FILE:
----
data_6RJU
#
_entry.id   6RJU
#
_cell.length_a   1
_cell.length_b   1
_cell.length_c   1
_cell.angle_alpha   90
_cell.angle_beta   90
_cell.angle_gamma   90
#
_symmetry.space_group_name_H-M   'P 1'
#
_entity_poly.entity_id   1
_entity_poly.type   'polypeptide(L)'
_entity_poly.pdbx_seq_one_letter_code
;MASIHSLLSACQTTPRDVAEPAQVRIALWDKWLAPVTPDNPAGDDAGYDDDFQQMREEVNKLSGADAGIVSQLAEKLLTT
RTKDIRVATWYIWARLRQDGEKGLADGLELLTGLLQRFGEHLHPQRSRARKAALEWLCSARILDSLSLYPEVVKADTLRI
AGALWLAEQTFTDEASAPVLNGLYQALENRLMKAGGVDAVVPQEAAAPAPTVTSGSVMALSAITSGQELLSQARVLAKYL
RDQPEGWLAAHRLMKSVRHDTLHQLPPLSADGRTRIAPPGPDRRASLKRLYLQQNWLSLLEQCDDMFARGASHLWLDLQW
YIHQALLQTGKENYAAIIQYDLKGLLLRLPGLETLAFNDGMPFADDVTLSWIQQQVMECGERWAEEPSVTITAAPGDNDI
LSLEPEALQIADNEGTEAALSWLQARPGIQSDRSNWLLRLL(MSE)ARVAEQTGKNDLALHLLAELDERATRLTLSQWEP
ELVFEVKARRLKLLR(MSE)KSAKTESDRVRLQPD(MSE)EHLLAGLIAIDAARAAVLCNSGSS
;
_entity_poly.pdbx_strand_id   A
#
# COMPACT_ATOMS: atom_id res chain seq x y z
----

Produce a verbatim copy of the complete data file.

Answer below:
data_6RJU
#
_entry.id   6RJU
#
_cell.length_a   1
_cell.length_b   1
_cell.length_c   1
_cell.angle_alpha   90
_cell.angle_beta   90
_cell.angle_gamma   90
#
_symmetry.space_group_name_H-M   'P 1'
#
_entity_poly.entity_id   1
_entity_poly.type   'polypeptide(L)'
_entity_poly.pdbx_seq_one_letter_code
;MASIHSLLSACQTTPRDVAEPAQVRIALWDKWLAPVTPDNPAGDDAGYDDDFQQMREEVNKLSGADAGIVSQLAEKLLTT
RTKDIRVATWYIWARLRQDGEKGLADGLELLTGLLQRFGEHLHPQRSRARKAALEWLCSARILDSLSLYPEVVKADTLRI
AGALWLAEQTFTDEASAPVLNGLYQALENRLMKAGGVDAVVPQEAAAPAPTVTSGSVMALSAITSGQELLSQARVLAKYL
RDQPEGWLAAHRLMKSVRHDTLHQLPPLSADGRTRIAPPGPDRRASLKRLYLQQNWLSLLEQCDDMFARGASHLWLDLQW
YIHQALLQTGKENYAAIIQYDLKGLLLRLPGLETLAFNDGMPFADDVTLSWIQQQVMECGERWAEEPSVTITAAPGDNDI
LSLEPEALQIADNEGTEAALSWLQARPGIQSDRSNWLLRLL(MSE)ARVAEQTGKNDLALHLLAELDERATRLTLSQWEP
ELVFEVKARRLKLLR(MSE)KSAKTESDRVRLQPD(MSE)EHLLAGLIAIDAARAAVLCNSGSS
;
_entity_poly.pdbx_strand_id   A
#
# COMPACT_ATOMS: atom_id res chain seq x y z